A band of chalk sweeps south west to north east across England, from the Dorset coast to Flamborough Head in North Yorkshire. So the Yorkshire Wolds, in East and North Yorkshire, are part of the same seam as the Chilterns, but the two are very different.
In the Chilterns many of the tops are either wooded or open downland. In the Wolds the steep slopes are largely uncultivated but the flattish tops are arable land. This meant that in the Wolds, when the Ramblers were claiming land for the access maps under the Countryside and Rights of Way Act 2000, they had to focus on the slopes.
Because of the way the legislation was eventually drafted, with an arbitrary test requiring each parcel to be 75 per cent unimproved grassland with defined boundaries, much land which ought to have been included as access land was left out.
In the Yorkshire Wolds the Ramblers East Yorkshire and Derwent Area did sterling work in claiming access land, attending countless hearings and inquiries, assisted by the professional botanist Sonia Donaghy.
The result of all this work, the final access-land, is marked on the Ordnance Survey Explorer maps with a yellow wash. The problem is that if you plan a walk on access land, where you may roam free, you need to know where the access points are (and there may not even be any). The Ramblers have produced a helpful book of ten open-access walks in North Yorkshire. It’s a neat, A5, full colour booklet packed with information.
The first two editions (2011 and 2013) were printed by North Yorkshire County Council and distributed free of charge, mainly through its visitor centres. But now, because of the budget cuts, the council has pulled out and the Ramblers have printed the third (2015) edition themselves. You can buy it here for £2.99 + p&p.
I was privileged to walk with the book’s author, Tom Halstead, vice-chairman of the Ramblers area, last week on his favourite bit of access land, at Thixendale (walk 5), with Ian Reavill, chairman of the Ramblers’ York Group. At the same time we surveyed a grid square for the Ramblers’ Big Pathwatch.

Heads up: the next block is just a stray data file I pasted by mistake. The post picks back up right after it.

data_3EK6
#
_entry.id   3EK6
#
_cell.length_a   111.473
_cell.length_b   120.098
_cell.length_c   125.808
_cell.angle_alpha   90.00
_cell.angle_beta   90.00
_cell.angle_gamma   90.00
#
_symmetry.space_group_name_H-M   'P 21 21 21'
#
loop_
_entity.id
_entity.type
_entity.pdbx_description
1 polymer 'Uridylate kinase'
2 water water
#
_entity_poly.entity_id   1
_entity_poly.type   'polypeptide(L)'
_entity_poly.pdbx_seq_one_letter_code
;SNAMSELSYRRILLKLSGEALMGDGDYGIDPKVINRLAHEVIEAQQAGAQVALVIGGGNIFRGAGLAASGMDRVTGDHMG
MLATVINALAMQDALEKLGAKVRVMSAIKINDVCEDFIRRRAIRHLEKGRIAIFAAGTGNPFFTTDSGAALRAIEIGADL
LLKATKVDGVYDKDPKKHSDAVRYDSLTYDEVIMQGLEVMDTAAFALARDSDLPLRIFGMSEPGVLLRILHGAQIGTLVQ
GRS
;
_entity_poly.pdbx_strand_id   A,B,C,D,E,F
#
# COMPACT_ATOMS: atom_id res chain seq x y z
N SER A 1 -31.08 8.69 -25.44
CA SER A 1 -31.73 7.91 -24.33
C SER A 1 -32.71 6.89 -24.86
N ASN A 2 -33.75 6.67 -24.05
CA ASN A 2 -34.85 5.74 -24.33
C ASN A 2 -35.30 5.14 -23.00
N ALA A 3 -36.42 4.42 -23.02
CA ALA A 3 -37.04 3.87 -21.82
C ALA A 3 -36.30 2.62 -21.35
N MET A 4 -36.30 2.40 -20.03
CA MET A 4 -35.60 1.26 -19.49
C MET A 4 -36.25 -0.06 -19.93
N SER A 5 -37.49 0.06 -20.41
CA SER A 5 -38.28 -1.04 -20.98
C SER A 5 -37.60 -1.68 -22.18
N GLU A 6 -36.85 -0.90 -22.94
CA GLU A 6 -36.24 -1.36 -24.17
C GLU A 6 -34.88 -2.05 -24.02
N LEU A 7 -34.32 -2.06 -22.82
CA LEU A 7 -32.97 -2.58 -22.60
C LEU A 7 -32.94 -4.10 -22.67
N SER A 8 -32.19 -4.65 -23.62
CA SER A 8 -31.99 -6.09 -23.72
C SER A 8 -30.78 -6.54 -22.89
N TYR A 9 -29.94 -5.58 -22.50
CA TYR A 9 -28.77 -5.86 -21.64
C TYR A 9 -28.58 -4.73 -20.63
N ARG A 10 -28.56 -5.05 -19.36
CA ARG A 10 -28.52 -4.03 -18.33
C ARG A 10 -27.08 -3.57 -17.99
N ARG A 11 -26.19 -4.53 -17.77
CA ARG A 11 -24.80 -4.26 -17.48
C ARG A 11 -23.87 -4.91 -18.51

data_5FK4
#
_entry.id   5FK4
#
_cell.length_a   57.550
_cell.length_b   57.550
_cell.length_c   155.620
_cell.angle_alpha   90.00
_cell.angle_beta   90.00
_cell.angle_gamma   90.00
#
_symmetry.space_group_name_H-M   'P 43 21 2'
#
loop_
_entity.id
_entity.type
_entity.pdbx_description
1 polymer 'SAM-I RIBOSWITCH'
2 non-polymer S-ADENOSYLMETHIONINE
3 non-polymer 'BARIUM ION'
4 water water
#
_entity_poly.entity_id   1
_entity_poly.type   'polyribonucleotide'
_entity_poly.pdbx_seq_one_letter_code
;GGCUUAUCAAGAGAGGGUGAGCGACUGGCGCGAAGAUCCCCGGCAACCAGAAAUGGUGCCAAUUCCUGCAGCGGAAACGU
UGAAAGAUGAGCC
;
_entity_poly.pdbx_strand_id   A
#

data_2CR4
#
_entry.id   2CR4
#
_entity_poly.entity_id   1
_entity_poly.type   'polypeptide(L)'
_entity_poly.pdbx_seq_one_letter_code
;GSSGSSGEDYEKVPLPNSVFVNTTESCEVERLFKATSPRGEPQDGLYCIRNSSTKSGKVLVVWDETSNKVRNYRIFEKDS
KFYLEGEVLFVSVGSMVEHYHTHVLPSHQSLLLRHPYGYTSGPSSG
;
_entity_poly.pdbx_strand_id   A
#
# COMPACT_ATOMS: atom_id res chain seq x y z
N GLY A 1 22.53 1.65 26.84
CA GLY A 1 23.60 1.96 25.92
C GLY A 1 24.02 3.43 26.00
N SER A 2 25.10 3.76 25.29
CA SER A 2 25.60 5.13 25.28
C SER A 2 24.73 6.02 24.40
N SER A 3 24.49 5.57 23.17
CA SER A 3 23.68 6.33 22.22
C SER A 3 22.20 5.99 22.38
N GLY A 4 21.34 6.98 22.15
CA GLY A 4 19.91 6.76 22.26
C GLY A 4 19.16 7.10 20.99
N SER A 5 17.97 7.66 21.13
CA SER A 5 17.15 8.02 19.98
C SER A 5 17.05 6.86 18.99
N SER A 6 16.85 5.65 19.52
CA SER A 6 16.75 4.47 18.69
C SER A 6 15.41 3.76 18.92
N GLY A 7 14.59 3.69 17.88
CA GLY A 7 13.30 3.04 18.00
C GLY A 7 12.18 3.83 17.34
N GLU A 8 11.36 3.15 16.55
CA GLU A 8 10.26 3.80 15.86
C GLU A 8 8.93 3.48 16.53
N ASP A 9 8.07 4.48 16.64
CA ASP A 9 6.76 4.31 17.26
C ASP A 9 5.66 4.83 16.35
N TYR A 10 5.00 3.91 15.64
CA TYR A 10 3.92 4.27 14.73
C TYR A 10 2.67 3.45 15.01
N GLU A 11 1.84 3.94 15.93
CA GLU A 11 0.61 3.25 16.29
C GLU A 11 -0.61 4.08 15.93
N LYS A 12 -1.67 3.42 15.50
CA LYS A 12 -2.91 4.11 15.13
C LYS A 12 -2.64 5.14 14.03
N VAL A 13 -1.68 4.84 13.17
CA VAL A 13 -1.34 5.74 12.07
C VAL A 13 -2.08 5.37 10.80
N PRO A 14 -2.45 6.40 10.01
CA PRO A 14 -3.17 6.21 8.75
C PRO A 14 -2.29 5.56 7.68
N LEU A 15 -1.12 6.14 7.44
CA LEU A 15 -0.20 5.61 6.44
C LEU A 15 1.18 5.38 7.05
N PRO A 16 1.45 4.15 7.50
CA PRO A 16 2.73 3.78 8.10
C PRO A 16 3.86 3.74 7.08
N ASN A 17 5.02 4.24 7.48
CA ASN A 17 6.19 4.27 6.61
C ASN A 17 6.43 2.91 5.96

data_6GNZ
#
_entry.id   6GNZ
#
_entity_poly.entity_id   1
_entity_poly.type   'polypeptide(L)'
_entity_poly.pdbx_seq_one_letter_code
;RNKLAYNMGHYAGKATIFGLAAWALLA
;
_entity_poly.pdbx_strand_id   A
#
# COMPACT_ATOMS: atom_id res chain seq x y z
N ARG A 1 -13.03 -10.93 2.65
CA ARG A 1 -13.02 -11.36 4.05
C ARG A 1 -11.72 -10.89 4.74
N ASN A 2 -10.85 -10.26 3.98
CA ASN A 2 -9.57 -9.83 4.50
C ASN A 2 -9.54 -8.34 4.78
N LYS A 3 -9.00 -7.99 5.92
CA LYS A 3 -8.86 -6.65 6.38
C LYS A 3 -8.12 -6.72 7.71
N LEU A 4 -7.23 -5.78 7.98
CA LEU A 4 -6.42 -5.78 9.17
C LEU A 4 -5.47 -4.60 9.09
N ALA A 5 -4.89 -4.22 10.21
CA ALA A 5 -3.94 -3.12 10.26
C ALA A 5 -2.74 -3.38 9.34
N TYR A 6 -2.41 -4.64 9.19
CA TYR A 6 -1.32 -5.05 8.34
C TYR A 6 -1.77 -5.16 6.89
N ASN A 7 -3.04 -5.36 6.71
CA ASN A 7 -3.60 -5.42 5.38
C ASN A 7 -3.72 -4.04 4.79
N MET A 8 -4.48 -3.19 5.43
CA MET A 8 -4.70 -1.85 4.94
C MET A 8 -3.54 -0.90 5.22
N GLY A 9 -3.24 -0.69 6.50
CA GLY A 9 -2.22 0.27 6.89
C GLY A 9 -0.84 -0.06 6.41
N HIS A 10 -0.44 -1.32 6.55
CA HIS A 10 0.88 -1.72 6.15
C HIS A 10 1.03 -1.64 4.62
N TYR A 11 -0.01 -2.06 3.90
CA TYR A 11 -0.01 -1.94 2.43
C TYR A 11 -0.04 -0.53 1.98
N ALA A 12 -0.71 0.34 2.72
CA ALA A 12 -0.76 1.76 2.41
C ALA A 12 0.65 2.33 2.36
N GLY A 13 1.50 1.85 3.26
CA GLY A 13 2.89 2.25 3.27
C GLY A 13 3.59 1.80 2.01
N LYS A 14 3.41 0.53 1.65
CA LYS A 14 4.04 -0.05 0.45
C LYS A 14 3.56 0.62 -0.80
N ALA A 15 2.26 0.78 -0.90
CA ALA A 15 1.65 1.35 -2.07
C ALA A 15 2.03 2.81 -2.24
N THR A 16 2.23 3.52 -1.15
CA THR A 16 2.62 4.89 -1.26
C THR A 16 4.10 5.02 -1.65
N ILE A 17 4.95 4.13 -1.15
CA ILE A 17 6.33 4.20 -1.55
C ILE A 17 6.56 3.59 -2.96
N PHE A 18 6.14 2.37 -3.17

We walked from Thixendale along the Wolds Way to the northern edge of the grid square, and here was the first bit of nonsensical access-mapping. The dale to the west of the path, Vessey Pasture Dale, is mapped as access land, the identical dale to the east, Back Dale, is not.
We turned west along Water Dale, roaming freely on the access land to the north of the road, and dropped down into the valley where the access land reaches a point at Dimple Hole.
The landowner had removed all the access signs which the Ramblers had nailed to the gateposts, although he had left the ‘no access’ signs on the other side of the gates showing where the access ended. That was pretty silly as you would only see the ‘no access’ signs if you had been exercising your right of access. It is for the access authority, North Yorkshire County Council to replace these signs, but it refuses to exercise its powers to do so.
At this point, we had another example of the difficulty of identifying access land. The dale to the west was mapped as access land, that to the east was not.
We climbed up to Queen Dike, an ancient earthwork with a glorious view (pictured on the book cover above, and below), and I was pleased to hear a mistle thrush.
Then we followed the dale round and returned on the Chalkland Way, along Milham and Thixen Dales, again with mixed access, passing some donkeys and gathering some mushrooms for breakfast the next day.
With the aid of the excellent book, or better still to be led by its author, this is a splendid walk in magnificent, unsung country which, lamentably, has no protective designation. It is strange that it has never been designated an Area of Outstanding Natural Beauty, for the geology is a continuation of the Lincolnshire Wolds AONB to the south. The Yorkshire Wolds too deserve such protection.